I live in the UK.  Someone I know recently left a good managerial job to join another company. Unfortunately, their new employer went bust three months later - she was left without a job and didn't get redundancy pay. Despite applying for several full time jobs,she was only able to get a part-time job that doesn't pay enough money to cover the bills. Her savings eventually ran out, she had also used up all her credit/overdraft facility. It got to the point where she had no money for food.
    I told her about food banks, but she wouldn't go, she said they were for people who were worse off than her. I said, you have no money for food, how much worse can it get.  She wouldn't go, so in the end a group of us put a box of food together for her. (It was interesting that three people I asked to contribute said no, as they were struggling themselves and couldn't even afford to give her a small amount - all in their mid 40's - they had their own financial problems).
    The problem is, most workers are used to working and when they loose a job, they think they will quickly get another one. Several months later, she is still looking for full-time work.
    She recently went to social services for help, (which is where she should have gone when she first lost her job),  and they were able to pay her some money, but not enough to cover her rent, so she has had to negotiate a large reduction with her landlord.

    What was most interesting was that this person didn't have much of a clue where to turn for help, or know  what help was available, as she always had relied on jobs being available for money. Even more shocking was when I realised I didn't have much of a clue either.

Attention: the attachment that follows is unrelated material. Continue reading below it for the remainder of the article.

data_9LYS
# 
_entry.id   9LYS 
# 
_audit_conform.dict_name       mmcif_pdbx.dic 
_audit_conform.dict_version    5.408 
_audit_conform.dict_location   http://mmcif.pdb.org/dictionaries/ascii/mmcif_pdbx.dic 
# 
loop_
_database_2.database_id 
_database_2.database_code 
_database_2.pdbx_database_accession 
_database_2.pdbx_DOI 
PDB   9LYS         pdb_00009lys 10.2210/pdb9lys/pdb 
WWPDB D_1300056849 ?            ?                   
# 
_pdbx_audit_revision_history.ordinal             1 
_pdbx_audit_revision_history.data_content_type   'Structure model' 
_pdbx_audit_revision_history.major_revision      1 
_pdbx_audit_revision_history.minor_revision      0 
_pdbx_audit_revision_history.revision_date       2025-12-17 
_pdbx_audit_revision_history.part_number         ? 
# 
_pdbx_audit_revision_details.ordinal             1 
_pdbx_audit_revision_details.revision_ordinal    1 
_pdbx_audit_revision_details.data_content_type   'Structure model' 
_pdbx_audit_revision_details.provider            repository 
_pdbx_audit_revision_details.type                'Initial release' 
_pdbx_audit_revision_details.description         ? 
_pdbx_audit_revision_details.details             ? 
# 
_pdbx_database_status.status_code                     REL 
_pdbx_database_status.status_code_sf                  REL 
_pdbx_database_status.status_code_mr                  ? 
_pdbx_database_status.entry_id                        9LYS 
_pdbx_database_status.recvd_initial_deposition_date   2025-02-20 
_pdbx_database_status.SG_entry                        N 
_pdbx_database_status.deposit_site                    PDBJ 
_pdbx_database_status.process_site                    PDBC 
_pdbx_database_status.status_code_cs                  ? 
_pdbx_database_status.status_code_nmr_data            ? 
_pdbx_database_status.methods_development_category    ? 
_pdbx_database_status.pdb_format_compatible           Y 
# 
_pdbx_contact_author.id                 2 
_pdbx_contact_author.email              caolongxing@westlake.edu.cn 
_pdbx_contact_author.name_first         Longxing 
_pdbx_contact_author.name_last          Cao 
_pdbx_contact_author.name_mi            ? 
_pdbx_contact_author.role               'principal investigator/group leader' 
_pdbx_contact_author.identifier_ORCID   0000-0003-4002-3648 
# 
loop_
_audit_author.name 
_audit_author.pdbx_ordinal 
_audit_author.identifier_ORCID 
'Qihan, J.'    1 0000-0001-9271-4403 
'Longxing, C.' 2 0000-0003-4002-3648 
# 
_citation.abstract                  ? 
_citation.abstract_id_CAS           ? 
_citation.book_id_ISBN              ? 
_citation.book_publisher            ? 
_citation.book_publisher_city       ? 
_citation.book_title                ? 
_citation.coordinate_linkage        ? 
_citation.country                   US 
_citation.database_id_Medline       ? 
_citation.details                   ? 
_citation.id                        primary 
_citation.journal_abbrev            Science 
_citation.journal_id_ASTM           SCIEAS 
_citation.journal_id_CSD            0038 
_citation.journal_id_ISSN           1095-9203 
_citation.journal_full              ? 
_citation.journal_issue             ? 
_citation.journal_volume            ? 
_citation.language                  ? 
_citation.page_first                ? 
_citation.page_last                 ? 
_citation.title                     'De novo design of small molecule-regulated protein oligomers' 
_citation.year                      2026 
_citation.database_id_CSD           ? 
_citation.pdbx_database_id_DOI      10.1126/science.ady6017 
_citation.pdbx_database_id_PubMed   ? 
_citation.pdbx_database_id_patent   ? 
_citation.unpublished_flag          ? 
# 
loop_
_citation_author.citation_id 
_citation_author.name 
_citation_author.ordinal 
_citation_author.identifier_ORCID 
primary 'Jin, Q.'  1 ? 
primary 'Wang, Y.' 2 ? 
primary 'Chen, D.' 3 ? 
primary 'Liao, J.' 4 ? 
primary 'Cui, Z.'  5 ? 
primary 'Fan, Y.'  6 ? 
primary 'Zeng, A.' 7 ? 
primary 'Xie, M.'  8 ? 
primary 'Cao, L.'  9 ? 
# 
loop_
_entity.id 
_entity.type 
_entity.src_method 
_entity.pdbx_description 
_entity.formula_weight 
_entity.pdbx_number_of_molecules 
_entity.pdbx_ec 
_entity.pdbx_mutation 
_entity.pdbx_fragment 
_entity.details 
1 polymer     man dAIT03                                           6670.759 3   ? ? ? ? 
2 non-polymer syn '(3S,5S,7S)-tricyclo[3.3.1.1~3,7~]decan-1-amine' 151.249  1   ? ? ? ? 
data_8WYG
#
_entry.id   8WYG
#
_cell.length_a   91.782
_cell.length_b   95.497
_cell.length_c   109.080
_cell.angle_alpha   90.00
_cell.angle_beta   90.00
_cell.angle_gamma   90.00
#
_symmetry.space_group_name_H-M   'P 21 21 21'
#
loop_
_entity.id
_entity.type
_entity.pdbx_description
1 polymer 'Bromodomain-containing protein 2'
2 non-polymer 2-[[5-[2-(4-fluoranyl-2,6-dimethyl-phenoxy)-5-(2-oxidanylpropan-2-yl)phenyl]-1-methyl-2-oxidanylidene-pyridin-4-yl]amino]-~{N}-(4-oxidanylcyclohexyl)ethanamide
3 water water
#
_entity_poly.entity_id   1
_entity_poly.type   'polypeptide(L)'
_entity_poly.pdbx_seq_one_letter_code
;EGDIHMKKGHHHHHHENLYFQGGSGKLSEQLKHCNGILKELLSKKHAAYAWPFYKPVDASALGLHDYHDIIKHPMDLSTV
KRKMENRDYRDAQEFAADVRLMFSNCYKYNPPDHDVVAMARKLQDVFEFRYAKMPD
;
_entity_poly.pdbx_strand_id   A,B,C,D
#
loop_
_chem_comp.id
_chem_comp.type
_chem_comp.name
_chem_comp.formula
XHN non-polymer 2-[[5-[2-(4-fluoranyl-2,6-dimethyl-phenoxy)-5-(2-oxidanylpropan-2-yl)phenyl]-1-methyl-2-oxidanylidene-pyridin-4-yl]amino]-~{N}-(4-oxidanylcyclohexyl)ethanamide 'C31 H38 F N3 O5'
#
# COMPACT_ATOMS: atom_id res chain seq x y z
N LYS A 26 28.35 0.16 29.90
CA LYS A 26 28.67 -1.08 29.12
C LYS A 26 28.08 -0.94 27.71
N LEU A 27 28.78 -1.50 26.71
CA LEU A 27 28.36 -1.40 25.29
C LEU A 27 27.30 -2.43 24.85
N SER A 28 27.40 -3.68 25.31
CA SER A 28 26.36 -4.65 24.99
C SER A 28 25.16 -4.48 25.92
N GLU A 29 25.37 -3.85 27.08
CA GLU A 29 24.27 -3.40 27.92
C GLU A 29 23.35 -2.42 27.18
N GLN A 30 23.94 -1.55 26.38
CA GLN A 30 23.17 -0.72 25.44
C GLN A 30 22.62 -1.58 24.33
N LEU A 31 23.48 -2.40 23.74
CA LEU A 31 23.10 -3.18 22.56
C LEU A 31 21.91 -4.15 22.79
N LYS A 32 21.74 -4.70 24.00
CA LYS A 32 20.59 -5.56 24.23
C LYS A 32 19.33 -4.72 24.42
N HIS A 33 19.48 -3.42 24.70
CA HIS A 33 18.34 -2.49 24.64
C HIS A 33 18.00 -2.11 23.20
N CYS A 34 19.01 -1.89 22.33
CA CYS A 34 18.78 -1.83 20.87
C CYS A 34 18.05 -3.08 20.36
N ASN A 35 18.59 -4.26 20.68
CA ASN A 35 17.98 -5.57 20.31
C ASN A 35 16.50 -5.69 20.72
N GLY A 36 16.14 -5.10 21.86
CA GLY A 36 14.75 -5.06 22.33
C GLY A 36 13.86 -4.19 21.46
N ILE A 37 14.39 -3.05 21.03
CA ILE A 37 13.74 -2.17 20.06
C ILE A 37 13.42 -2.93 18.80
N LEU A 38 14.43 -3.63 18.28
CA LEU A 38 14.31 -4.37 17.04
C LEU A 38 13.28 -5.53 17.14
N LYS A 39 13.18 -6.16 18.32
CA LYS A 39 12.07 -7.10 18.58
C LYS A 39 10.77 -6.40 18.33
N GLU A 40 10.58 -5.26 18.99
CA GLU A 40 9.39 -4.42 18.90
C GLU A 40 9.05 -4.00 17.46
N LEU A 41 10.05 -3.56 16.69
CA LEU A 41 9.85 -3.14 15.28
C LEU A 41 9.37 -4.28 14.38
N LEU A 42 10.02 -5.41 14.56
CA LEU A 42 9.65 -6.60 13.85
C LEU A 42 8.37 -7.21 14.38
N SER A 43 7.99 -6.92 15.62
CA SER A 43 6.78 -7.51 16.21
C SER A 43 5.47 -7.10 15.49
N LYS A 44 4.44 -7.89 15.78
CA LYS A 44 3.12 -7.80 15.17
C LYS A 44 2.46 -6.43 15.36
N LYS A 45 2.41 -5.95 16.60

So I learned a few lessons here:
    - Check out the financial situation of a new employer before you agree to join them.
    - If you live in the UK, as soon as you loose a job, go straight to social services for help, as it may take months to find another well paying job.
    - If the jobs aren't available, you will eventually be forced to downscale your lifestyle.
    - Other people are facing their own financial struggles and may not be able to help you.
    - If you have a job, follow the usual good advice of saving up an amount equivalent to six months of expenses, as it will help if you ever loose your job.
    - Keep your overheads low and stay out of bad consumer debt.
    - Have more than one source of regular income.
    - There are food banks, usually run by churches,  if you ever get really desperate.
    - Keep your self healthy, so you are fit to work if you need to.

    Lastly, none of us is entitled to a job.

  3. rontlog profile image87
    rontlogposted 4 years ago

    It can easily happen to any of us.
    I live in the UK.  Someone I know recently left a good managerial job to join another company. Unfortunately, their new employer went bust three months later - she was left without a job and didn't get redundancy pay. Despite applying for several full time jobs,she was only able to get a part-time job that doesn't pay enough money to cover the bills. Her savings eventually ran out, she had also used up all her credit/overdraft facility. It got to the point where she had no money for food.